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ANSI to Style Table

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Posted by Falanyx   (4 posts)  [Biography] bio
Date Wed 06 Jan 2016 04:12 AM (UTC)
Message
Hello,

I'm currently receiving a string over Telnet subnegotiation that includes ANSI colour codes. While I doubt it the more I look, I was wondering if there was any way to take such a string and convert it to a style table (as received by Lua functions as arg#4 when called by a trigger).

Thank you,
Falanyx.
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Posted by Nick Gammon   Australia  (21,324 posts)  [Biography] bio   Forum Administrator
Date Reply #1 on Wed 06 Jan 2016 04:53 AM (UTC)
Message
Can you give an example of such a string? Anything is possible, that doesn't sound too hard.

- Nick Gammon

www.gammon.com.au, www.mushclient.com
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Posted by Falanyx   (4 posts)  [Biography] bio
Date Reply #2 on Wed 06 Jan 2016 07:42 AM (UTC)
Message
Here's an example string (which is surrounded by a reasonable amount of JSON in reality):

"\u001b[0;1;33mYou tell Drunken Master Kalas Malarious, Kitten Avenger, \"// Test string.\"\u001b[0;37m"


I've given a bit more thought on how to do it, and I know it's possible to Simulate the string and use a trigger, but I'm trying to avoid the use of a trigger altogether (in what is, frankly, probably a misguided attempt to be lazy or clever depending on point of view).
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Posted by Nick Gammon   Australia  (21,324 posts)  [Biography] bio   Forum Administrator
Date Reply #3 on Wed 06 Jan 2016 10:15 AM (UTC)
Message
See: http://www.gammon.com.au/scripts/doc.php?function=AnsiNote

- Nick Gammon

www.gammon.com.au, www.mushclient.com
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Posted by Falanyx   (4 posts)  [Biography] bio
Date Reply #4 on Wed 06 Jan 2016 04:03 PM (UTC)
Message
I probably should have been about 20 times more clear with what I was trying to do, so my apologies for that. I'm actually needing the style table for insertion into a chat miniwindow (based off the one posted here back in 2010/2011 by... I think it was Fiendish, but I could be 100% wrong).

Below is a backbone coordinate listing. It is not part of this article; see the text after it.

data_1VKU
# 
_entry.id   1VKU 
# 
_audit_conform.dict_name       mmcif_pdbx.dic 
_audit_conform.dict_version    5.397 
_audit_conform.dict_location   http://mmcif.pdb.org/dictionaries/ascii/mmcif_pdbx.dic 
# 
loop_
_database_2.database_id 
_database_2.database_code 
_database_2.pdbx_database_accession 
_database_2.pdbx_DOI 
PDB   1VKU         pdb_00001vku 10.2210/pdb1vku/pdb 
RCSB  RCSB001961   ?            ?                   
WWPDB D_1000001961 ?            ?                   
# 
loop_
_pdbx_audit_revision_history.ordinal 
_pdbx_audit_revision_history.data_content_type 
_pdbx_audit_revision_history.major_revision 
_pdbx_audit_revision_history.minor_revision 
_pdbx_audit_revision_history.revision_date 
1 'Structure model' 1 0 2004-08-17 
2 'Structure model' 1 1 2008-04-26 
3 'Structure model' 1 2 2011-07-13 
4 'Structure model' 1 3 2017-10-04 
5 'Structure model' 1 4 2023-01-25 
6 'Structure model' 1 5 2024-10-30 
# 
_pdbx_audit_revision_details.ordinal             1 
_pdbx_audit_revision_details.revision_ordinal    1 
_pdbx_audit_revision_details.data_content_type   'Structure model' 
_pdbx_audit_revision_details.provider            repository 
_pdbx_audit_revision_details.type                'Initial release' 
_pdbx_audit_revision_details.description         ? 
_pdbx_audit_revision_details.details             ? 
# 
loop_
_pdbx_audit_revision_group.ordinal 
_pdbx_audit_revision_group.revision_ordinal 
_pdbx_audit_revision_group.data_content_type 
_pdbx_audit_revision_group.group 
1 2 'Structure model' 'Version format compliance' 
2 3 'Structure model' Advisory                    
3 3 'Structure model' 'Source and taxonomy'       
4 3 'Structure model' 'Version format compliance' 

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Posted by Nick Gammon   Australia  (21,324 posts)  [Biography] bio   Forum Administrator
Date Reply #5 on Wed 06 Jan 2016 08:40 PM (UTC)

Amended on Thu 07 Jan 2016 08:59 PM (UTC) by Nick Gammon

Message
You can use regexps to break up the string into ANSI sequences, along these lines:


test = "\027[0;1;33mYou tell foo, \"// Test string.\"\027[0;37mbar"

for sequence, text in string.gmatch (test, "\027%[([0-9;]+)m([^\027]+)") do
    
  for ansi in string.gmatch (sequence, "%d+") do
    print ("ANSI code: ", ansi)
  end -- for

  print ("Text: ", text)

end  -- for


Output:


ANSI code:  0
ANSI code:  1
ANSI code:  33
Text:  You tell foo, "// Test string."
ANSI code:  0
ANSI code:  37
Text:  bar


I seem to recall doing this a while back but don't remember where.

You can now take those sequences and do something meaningful with them, to apply to those parts of text.

From the MUSHclient source, these are what the codes do:


// ANSI Colour Codes

#define ANSI_RESET             0 
#define ANSI_BOLD              1
#define ANSI_BLINK             3 
#define ANSI_UNDERLINE         4